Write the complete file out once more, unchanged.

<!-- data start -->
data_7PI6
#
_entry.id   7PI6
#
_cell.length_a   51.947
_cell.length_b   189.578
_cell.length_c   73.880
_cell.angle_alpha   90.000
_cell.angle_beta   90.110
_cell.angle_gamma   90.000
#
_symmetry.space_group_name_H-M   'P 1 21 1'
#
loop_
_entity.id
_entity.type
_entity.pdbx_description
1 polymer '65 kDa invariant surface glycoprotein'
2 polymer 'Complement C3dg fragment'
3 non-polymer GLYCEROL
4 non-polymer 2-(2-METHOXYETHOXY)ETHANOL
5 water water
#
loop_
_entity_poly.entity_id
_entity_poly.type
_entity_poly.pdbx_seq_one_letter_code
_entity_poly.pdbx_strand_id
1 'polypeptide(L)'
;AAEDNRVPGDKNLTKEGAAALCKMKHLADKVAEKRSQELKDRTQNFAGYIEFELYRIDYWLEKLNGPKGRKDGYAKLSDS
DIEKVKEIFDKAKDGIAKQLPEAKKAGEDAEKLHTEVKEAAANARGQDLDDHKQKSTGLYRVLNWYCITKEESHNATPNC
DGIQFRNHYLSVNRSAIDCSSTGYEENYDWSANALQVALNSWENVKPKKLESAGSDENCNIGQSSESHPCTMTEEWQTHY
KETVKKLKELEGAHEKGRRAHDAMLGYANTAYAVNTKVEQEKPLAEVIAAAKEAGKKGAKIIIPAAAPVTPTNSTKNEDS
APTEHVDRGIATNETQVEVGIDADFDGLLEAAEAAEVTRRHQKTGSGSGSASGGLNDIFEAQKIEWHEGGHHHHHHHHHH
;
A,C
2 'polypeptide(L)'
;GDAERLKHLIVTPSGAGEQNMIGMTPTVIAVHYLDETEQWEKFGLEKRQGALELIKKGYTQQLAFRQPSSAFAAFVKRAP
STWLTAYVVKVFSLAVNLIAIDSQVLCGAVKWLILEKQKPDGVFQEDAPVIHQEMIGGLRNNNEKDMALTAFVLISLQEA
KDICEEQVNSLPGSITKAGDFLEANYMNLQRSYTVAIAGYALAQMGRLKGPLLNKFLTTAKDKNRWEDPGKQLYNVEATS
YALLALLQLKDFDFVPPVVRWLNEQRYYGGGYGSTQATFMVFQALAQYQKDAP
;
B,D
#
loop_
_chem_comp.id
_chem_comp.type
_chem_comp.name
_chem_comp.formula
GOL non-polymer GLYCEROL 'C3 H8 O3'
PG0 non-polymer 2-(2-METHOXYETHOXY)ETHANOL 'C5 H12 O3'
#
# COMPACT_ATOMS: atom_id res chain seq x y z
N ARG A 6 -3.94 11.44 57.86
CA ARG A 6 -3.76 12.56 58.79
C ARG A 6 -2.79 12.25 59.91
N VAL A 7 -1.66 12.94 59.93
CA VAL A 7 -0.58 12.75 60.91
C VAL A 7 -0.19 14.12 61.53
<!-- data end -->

data_7PI6
#
_entry.id   7PI6
#
_cell.length_a   51.947
_cell.length_b   189.578
_cell.length_c   73.880
_cell.angle_alpha   90.000
_cell.angle_beta   90.110
_cell.angle_gamma   90.000
#
_symmetry.space_group_name_H-M   'P 1 21 1'
#
loop_
_entity.id
_entity.type
_entity.pdbx_description
1 polymer '65 kDa invariant surface glycoprotein'
2 polymer 'Complement C3dg fragment'
3 non-polymer GLYCEROL
4 non-polymer 2-(2-METHOXYETHOXY)ETHANOL
5 water water
#
loop_
_entity_poly.entity_id
_entity_poly.type
_entity_poly.pdbx_seq_one_letter_code
_entity_poly.pdbx_strand_id
1 'polypeptide(L)'
;AAEDNRVPGDKNLTKEGAAALCKMKHLADKVAEKRSQELKDRTQNFAGYIEFELYRIDYWLEKLNGPKGRKDGYAKLSDS
DIEKVKEIFDKAKDGIAKQLPEAKKAGEDAEKLHTEVKEAAANARGQDLDDHKQKSTGLYRVLNWYCITKEESHNATPNC
DGIQFRNHYLSVNRSAIDCSSTGYEENYDWSANALQVALNSWENVKPKKLESAGSDENCNIGQSSESHPCTMTEEWQTHY
KETVKKLKELEGAHEKGRRAHDAMLGYANTAYAVNTKVEQEKPLAEVIAAAKEAGKKGAKIIIPAAAPVTPTNSTKNEDS
APTEHVDRGIATNETQVEVGIDADFDGLLEAAEAAEVTRRHQKTGSGSGSASGGLNDIFEAQKIEWHEGGHHHHHHHHHH
;
A,C
2 'polypeptide(L)'
;GDAERLKHLIVTPSGAGEQNMIGMTPTVIAVHYLDETEQWEKFGLEKRQGALELIKKGYTQQLAFRQPSSAFAAFVKRAP
STWLTAYVVKVFSLAVNLIAIDSQVLCGAVKWLILEKQKPDGVFQEDAPVIHQEMIGGLRNNNEKDMALTAFVLISLQEA
KDICEEQVNSLPGSITKAGDFLEANYMNLQRSYTVAIAGYALAQMGRLKGPLLNKFLTTAKDKNRWEDPGKQLYNVEATS
YALLALLQLKDFDFVPPVVRWLNEQRYYGGGYGSTQATFMVFQALAQYQKDAP
;
B,D
#
loop_
_chem_comp.id
_chem_comp.type
_chem_comp.name
_chem_comp.formula
GOL non-polymer GLYCEROL 'C3 H8 O3'
PG0 non-polymer 2-(2-METHOXYETHOXY)ETHANOL 'C5 H12 O3'
#
# COMPACT_ATOMS: atom_id res chain seq x y z
N ARG A 6 -3.94 11.44 57.86
CA ARG A 6 -3.76 12.56 58.79
C ARG A 6 -2.79 12.25 59.91
N VAL A 7 -1.66 12.94 59.93
CA VAL A 7 -0.58 12.75 60.91
C VAL A 7 -0.19 14.12 61.53